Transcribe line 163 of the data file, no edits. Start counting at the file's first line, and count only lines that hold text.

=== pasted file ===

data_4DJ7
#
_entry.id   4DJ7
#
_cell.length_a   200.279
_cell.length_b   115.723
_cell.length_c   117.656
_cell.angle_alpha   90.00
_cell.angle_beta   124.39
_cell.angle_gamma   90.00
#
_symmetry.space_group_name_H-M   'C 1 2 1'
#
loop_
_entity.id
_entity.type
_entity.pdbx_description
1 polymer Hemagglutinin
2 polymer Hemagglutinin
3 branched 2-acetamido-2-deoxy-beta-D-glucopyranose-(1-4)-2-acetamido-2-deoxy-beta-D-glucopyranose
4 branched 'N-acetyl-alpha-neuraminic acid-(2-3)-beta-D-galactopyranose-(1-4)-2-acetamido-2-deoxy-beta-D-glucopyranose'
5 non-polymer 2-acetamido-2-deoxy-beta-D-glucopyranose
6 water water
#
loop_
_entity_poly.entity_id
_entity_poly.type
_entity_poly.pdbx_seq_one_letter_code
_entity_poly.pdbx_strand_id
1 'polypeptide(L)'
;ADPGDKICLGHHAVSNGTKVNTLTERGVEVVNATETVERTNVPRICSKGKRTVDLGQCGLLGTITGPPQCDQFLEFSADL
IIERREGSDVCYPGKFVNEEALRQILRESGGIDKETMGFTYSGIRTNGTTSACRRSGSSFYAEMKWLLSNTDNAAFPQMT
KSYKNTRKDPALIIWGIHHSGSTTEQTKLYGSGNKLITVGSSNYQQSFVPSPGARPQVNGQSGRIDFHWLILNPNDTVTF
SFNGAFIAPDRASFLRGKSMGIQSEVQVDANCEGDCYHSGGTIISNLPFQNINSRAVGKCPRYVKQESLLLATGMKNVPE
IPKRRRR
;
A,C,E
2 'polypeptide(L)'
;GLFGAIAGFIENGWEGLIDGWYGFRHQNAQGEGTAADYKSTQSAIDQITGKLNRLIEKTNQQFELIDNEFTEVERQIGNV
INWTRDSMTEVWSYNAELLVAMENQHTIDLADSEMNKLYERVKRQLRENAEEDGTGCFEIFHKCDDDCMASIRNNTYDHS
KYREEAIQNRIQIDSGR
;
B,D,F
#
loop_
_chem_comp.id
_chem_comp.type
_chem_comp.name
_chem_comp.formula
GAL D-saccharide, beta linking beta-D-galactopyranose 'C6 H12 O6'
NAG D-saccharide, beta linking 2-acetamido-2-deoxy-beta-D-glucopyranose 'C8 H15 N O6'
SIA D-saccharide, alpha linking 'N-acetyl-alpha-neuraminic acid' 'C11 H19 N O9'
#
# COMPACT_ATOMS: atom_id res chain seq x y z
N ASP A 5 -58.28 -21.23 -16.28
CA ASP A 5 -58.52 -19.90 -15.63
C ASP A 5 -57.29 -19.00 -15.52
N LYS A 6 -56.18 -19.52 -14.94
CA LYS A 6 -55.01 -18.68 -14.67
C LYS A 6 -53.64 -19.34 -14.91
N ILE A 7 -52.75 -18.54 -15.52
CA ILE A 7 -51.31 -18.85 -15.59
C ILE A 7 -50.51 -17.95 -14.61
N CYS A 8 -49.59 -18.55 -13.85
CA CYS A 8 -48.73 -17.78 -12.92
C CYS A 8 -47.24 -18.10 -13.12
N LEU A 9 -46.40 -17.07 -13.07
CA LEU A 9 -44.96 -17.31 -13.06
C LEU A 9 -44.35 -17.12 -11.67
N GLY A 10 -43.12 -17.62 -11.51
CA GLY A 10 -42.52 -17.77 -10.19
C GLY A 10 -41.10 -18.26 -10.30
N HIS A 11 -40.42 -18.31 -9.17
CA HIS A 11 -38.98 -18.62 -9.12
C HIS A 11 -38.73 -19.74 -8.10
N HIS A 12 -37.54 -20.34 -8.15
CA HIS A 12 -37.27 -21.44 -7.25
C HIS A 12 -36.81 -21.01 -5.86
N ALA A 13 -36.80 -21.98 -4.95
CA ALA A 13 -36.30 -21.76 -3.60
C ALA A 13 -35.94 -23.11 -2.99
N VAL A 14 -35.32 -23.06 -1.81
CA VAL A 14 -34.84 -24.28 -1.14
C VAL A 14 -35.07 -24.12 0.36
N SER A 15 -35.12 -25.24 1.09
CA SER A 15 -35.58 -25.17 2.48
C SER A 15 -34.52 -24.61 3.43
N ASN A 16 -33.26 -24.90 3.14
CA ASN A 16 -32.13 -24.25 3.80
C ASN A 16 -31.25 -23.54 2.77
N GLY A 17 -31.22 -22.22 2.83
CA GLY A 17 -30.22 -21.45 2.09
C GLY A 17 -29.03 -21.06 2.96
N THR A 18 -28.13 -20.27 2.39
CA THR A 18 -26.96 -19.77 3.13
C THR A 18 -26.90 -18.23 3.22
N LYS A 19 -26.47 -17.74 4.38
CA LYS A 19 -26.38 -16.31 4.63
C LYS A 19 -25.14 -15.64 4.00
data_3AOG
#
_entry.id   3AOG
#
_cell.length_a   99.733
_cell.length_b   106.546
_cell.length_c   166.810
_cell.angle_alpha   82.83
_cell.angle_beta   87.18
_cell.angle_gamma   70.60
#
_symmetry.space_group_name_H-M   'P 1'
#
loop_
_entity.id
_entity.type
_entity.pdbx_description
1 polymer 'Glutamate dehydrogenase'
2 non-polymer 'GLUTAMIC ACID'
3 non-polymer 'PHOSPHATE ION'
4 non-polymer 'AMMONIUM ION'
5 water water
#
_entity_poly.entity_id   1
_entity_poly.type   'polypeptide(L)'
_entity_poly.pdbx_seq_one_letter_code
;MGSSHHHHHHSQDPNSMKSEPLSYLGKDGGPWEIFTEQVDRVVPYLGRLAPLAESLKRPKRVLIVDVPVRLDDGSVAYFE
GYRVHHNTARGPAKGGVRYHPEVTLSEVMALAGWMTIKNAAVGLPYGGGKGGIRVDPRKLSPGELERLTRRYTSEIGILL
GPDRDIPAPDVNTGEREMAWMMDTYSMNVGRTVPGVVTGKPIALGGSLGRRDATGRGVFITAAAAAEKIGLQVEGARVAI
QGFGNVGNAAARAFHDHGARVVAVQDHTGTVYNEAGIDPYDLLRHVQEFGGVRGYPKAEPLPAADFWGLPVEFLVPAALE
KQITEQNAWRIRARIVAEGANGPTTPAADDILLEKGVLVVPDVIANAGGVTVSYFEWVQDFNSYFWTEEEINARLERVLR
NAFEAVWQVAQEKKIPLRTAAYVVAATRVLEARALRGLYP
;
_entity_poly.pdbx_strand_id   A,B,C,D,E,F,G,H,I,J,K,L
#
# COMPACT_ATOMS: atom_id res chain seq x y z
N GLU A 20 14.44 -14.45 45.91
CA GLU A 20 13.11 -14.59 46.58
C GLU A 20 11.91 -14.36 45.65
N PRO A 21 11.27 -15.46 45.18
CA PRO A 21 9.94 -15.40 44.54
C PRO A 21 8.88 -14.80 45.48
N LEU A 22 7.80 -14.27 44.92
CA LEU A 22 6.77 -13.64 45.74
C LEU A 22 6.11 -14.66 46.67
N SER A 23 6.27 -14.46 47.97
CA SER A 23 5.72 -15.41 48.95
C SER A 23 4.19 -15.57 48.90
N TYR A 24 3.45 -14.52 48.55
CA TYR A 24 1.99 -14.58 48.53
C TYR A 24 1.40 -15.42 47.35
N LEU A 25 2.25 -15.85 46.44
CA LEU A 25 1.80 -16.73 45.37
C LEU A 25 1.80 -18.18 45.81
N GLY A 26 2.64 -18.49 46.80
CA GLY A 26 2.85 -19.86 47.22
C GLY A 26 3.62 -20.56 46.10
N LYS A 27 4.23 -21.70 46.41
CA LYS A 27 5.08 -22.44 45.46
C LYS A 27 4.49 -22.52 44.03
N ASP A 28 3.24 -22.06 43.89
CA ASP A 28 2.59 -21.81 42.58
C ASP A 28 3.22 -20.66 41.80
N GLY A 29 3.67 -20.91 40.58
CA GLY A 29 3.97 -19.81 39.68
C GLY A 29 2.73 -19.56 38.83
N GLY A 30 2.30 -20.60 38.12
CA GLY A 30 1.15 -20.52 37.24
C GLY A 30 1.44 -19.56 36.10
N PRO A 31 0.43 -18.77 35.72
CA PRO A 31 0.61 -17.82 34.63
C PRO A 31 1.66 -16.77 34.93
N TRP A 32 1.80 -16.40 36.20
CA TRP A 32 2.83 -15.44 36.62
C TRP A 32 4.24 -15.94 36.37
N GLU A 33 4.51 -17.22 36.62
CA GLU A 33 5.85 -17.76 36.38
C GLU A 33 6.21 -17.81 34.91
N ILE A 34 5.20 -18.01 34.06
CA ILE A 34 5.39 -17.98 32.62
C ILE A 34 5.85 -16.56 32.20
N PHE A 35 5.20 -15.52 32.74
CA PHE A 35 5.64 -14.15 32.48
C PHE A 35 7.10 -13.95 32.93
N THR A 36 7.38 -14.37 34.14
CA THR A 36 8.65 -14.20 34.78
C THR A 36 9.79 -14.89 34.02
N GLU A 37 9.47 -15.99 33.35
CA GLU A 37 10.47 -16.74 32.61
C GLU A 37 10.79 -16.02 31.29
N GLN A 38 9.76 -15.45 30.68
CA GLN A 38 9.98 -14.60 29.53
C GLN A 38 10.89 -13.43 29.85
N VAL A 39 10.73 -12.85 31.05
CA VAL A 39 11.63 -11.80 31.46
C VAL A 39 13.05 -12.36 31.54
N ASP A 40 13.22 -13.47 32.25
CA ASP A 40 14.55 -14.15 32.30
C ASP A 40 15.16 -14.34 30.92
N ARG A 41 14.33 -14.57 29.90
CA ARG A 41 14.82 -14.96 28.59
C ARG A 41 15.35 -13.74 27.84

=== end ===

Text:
N GLY A 29 3.67 -20.91 40.58